They Might Be Giants: Dr. Seuss Meets Dr. Stephen J. Hawkins

John Flansburgh may rock legions of disenfranchised, flannel-clad youth, but he ain’t no slacker.

Calling from his New York City recoding studio Sunday, half of Brooklyn’s alterna-rock team, They Might Be Giants (TMBG) was busy mixing an upcoming live EP.

Short of breath and apologetic, Flansburgh’s Sunday was no day of rest.

“I’m kind of a work-a-holic,” he said. “I have to get into the habit of taking weekends off.”

Not likely.

The duo — Flansburgh and fellow high school newspaper pal John Linnell — kick of a month-long, 13-city “That Pioneer Spirit Tour” at Saratoga Winners Thursday.

The tour follows fresh on the heels of TMBG’s fifth studio release and first full band recording, John Henry.

Exploding with bite-sized, carbonated pop/rock surprises, John Henry cranks up the pair’s unlikely comnbination of electric guitar, accordian and quirky lyrics with a solid, below-the-belt rhythm and horn section.

The full band, who have been touring together since the release of 1992’s Apollo 18 LP, is a virtual who’s who of modern rock: The Silos’ Brian Doherty on drums, Pere Ubu’s Tony Maimone on bass, Band of Weeds’ Kurt Hoffman on sax, and Spanish Fly’s Steven Bernstein on trumpet.

Recorded primarily live in a measly 10 days last winter at Bearsville Studios, Flansburgh said that the full band recording was a natural step for the duo.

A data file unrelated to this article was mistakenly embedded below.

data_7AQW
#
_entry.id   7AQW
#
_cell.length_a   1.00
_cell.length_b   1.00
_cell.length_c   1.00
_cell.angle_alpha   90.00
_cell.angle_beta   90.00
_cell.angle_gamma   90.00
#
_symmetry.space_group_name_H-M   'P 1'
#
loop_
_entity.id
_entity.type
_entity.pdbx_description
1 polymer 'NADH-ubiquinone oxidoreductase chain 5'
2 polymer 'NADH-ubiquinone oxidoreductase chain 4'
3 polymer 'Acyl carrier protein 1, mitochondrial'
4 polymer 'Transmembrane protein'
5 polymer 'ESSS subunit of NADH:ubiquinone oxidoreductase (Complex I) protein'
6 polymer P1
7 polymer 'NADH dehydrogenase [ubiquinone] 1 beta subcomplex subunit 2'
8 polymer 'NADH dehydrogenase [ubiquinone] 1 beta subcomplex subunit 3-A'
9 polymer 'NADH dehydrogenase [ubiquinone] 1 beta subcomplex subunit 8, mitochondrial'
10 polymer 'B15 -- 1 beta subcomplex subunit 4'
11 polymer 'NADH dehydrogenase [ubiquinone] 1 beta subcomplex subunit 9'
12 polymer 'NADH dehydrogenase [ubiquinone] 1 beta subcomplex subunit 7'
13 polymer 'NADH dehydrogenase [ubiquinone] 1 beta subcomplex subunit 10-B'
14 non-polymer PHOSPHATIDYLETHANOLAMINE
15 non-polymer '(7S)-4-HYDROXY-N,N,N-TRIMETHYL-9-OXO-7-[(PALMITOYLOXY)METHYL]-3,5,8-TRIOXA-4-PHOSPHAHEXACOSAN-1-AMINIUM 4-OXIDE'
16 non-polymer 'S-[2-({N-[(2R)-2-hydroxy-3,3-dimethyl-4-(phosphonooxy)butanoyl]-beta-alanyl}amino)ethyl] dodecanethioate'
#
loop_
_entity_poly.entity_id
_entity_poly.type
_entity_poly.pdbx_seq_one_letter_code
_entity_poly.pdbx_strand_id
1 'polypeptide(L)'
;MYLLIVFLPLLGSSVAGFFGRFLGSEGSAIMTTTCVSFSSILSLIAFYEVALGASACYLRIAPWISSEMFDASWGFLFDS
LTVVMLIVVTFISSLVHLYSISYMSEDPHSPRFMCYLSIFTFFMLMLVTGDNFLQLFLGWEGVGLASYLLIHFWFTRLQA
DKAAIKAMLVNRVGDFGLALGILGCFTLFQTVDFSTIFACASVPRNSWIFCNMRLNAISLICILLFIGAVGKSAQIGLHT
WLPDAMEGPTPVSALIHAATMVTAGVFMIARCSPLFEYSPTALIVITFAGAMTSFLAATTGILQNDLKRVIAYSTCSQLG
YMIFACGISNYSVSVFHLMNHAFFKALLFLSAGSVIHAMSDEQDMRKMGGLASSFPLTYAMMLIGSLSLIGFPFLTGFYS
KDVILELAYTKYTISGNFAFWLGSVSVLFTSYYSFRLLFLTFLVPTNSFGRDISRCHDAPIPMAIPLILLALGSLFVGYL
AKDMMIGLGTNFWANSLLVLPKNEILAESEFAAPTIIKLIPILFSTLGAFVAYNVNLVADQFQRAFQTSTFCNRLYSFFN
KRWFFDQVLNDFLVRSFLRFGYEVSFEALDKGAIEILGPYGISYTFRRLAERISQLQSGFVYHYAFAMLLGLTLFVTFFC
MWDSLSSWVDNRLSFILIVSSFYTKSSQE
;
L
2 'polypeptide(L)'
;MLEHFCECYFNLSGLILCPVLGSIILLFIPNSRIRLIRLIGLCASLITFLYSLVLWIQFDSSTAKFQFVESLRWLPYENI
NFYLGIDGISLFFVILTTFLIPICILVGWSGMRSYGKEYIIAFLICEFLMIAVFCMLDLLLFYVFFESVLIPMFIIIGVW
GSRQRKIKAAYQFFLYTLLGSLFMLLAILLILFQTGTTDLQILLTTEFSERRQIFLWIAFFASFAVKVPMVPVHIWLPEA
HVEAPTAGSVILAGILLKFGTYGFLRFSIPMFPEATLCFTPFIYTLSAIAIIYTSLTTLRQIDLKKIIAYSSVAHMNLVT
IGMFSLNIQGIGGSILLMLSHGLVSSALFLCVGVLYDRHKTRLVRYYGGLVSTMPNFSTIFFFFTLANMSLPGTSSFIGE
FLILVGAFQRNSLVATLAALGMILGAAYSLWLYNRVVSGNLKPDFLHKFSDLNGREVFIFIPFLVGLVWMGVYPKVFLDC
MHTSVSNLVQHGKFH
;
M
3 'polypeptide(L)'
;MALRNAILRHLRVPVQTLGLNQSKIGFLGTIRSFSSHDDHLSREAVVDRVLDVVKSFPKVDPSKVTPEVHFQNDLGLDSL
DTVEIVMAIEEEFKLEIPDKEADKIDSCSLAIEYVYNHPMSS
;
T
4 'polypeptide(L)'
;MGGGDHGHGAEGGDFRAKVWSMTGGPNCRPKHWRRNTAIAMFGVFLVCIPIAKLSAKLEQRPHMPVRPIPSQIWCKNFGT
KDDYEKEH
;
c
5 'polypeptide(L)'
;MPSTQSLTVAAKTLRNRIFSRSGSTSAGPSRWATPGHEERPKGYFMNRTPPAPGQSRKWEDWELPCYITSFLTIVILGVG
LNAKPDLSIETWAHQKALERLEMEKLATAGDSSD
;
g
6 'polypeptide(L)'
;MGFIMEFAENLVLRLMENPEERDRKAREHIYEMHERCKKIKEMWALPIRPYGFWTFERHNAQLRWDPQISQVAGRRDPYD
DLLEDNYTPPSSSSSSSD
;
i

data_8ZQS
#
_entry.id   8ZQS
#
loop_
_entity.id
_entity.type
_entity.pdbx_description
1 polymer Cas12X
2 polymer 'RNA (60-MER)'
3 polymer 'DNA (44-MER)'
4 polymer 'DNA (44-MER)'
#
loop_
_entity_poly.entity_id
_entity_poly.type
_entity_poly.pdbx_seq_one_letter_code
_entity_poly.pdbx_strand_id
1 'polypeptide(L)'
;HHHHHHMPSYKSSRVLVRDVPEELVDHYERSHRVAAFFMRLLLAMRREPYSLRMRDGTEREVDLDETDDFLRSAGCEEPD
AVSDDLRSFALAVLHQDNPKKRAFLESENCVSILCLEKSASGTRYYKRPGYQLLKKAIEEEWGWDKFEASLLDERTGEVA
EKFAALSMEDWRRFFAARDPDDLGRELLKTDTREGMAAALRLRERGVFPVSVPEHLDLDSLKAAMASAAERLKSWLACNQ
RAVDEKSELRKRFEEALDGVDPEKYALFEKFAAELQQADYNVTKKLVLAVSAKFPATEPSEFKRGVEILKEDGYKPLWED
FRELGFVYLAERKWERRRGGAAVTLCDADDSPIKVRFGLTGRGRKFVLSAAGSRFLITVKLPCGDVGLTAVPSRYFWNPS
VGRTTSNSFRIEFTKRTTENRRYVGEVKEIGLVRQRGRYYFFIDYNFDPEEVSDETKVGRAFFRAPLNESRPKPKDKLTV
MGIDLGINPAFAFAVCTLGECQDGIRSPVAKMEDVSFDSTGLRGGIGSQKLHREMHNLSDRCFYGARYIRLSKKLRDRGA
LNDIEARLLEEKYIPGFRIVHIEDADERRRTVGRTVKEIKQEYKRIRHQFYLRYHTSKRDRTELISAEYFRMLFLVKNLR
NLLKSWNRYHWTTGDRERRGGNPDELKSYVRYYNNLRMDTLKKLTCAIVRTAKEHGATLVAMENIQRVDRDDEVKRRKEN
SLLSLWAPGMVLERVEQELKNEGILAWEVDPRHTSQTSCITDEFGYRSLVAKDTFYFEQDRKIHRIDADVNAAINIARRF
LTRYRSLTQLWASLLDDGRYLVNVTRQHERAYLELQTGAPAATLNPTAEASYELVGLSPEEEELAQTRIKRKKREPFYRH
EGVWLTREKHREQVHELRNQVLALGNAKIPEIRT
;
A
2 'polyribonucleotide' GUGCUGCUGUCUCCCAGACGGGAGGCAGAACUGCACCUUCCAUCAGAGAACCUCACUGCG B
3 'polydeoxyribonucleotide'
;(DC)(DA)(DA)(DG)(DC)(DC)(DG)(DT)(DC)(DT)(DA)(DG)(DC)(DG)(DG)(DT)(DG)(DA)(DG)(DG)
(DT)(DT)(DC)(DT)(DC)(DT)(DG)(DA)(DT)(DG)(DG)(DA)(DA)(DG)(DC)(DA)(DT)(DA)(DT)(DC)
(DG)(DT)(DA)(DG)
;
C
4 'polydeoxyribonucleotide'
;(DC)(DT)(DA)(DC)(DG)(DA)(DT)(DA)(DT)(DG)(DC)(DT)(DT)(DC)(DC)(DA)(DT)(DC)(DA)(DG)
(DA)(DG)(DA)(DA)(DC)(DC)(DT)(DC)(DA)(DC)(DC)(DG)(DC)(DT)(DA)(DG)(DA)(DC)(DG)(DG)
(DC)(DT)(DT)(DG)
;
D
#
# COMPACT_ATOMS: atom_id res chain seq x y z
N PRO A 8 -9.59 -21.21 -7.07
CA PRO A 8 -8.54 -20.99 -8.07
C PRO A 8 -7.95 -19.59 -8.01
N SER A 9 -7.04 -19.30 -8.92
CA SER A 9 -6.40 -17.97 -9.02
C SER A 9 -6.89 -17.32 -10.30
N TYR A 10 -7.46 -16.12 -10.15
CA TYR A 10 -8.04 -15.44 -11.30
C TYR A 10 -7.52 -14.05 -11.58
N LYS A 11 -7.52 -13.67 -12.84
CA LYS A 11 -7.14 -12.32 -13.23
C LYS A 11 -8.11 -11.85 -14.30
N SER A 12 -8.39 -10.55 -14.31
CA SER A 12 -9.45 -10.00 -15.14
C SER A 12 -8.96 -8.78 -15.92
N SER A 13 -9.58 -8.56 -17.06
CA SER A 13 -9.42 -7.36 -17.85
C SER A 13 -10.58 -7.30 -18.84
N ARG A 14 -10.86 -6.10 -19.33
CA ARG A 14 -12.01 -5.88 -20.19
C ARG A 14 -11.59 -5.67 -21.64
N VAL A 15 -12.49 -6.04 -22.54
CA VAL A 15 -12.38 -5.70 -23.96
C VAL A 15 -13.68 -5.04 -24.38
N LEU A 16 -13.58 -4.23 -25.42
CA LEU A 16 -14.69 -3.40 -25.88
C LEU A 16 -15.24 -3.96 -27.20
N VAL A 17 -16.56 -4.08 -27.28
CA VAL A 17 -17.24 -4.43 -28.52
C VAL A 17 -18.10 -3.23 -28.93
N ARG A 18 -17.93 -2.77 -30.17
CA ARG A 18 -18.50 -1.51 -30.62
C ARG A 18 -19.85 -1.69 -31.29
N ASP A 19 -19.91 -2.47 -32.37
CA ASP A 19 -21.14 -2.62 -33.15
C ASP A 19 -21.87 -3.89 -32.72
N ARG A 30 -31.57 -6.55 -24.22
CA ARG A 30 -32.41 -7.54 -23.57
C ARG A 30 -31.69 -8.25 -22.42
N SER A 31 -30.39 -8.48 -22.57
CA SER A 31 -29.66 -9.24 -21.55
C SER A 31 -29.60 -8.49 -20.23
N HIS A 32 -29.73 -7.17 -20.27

“Actually, I wasn’t that confident recording after a couple of albums done under the microscope,” Flansburgh said. But we had performed half of the record in public for an entire tour and recorded demos and rehearsed before we went in.”

“A lot of snowstorms made it a little bit like ‘The Shining’ with a 48-track tape recorder,” he added.

There’s nothing horrific about the results.

From the record’s hook-heavy “Subliminal” to it’s closing opus “The End of the Tour,” the albums 20 tracks are full of twists and treats.

“Sleeping in the Flowers” stomps with heavy tremelo electricity and pure pop delight while “Dirt Bike” fuses a New Orlean’s funeral march with a loungy, funky groove.

For Flansburgh, who was more into underground cartooning than music in high school, TMBG’s stylistic breadth is fantastic and engaging.

Lyrically, TMBG reads like Dr. Seuss and Dr. Stephen Hawkins in a pop culture frappe.

“Our songs work at a lot of different levels of intention. Some are pretty damn insignificant while others are just as ambitious,” Flansburgh said.

“The common misconception is that they’re flip. But they’re very deliberate, very composed songs. We weigh every word carefully. Probably too carefully for our mental health.

“I think we’ve gotten pretty good at creating compelling couplets. The work is in the second verse where we want to break free from the set of ideas that the song has laid out. We end up in a destruction mode.”

“I was bent metal you were aflaming wreck when we kissed on the overpass/I was sailing along with the people driving themselves to distraction inside me/Then came a knock at the door/Which was odd/and the picture abruptly changed,” Flansburgh intones on “The End of the Tour,” then refrains, “The engagements are are booked through the end of the world so we’ll meet at the end of the tour/And we’re never gonna’ tour again/No we’re never gonna’ tour again.”

“Tours are in between a grind and a pleasure. Parts are grind-rageous. It’s the perfect metaphor for a musician’s daily life: a lot of waiting around for doing what you love to do.”

This article first appeared in The Saratogian

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